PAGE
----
Much modern naan is cooked in the oven instead, as more and more people drop some cultural traditions for the sake of convenience. 

    These flatbreads can also be made in a cast-iron skillet, though the texture may change slightly with different cooking techniques. 

    #3: Health benefits & nutrition

    Pita bread benefits & nutrition facts

    Serving: 1 large pita

    • Calories - 165 kcal
    • Fat - 0.7 g
    • Sodium - 322 mg
    • Carbohydrates - 33.4 g
    • Fiber - 1.3 g
    • Sugar - 0 g
    • Protein - 5.5 g

    Is pita bread healthy?

    A pita has a few straightforward ingredients, which gives it a competitive edge healthwise. These flatbreads are relatively low in fat and calories, making them an excellent choice for a low-calorie diet. 

    The protein content is relatively high considering the total calories, but so are the total pita bread carbohydrates. Bread, including pita bread, is generally not a great choice if you’re on a low-carb diet like Keto. 

    This flatbread contains some vitamins and minerals, but pita isn’t a significant source of many nutrients other than fiber and protein.

    Naan bread benefits

    Serving: 1 large naan flatbread

    • Calories - 262 kcal
    • Fat - 5.1 g
    • Sodium - 419 mg
    • Carbohydrates - 45 g
    • Fiber - 2 g
    • Sugar - 3.2 g
    • Protein - 8.7 g

    Is naan bread healthy?

    Naan usually includes the same ingredients as pita bread but with a few extras like yogurt and ghee, which increase the naan calories and fat content. The carbs in naan are slightly higher than those in a pita, though these numbers will vary from recipe to recipe and change with the flatbread size.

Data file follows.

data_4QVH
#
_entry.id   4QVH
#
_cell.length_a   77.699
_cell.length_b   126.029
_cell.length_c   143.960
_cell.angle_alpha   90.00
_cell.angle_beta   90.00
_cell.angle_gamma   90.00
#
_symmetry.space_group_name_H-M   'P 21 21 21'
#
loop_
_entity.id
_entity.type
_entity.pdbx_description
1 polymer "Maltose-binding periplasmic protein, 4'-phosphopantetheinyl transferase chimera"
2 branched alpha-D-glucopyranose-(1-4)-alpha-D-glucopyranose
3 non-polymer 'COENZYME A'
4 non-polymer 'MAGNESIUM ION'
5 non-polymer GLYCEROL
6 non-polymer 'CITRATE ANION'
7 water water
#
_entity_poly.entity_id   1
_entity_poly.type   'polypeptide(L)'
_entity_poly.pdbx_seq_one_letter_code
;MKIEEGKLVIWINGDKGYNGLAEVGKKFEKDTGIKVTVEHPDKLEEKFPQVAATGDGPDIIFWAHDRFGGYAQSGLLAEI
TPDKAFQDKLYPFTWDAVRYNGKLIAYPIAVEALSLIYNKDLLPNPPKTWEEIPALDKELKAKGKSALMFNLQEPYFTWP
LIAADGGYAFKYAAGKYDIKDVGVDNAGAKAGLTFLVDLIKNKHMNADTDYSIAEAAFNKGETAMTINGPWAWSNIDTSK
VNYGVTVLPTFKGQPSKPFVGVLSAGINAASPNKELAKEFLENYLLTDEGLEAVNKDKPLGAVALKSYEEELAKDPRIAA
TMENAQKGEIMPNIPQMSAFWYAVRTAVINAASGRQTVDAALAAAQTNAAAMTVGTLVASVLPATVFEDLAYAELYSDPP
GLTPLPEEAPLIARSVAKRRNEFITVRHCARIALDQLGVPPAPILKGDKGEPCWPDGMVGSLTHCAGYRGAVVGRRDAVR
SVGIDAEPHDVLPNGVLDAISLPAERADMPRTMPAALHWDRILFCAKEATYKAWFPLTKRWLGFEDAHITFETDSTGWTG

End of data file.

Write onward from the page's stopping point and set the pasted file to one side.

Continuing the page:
While it’s a more decadent bread, naan bread nutrition offers a little more than a pita will - the iron content tends to be a lot higher with the addition of yogurt, along with the protein and some other essential vitamins and minerals. 

    The fiber content is slightly higher too, so while a piece of naan might set you back more calories, it may also keep you full for longer, which can help you eat fewer calories throughout your day.

    #4: Uses

    Conventionally, we use pita bread to create a wrap, though many also enjoy tearing off pieces to dip in a bowl of hummus. 

    Naan bread is served as a side for Indian curries as a piece of deliciously edible cutlery. 

    While these are the more traditional uses for these foods, we encourage stepping outside of the box and finding alternative ways to use these two flatbreads - they both make a pretty delicious pizza under the broiler. 

    #5: Texture & flavor

    Dense, firm pita

    A simple pita recipe is relatively dry and chewy and may be prone to splitting if it contains too much whole-wheat flour. When made with bread flour, pitas can be a little softer and more pliable to wrap around all of your favorite foods. 

    Pita bread contains only a few essential ingredients, so its flavor is very light, which helps it pair well with almost any meal.  

    Soft, pillowy naan

    The creamy dairy ingredients in naan bread give it a moist, soft texture bite and a more complex flavor. We often top naan with garlic, oil, or ghee, enhancing the taste even further. 

    Final notes on the difference between naan and pita 

    Naan and pita are both excellent flatbread options for almost any meal. Who doesn’t want a little bit of bread to enjoy with breakfast, lunch, or dinner?

    But, the flatbread options don’t stop there - we’re also a big fan of flour and corn tortillas. Are tortillas vegan? Find out more here.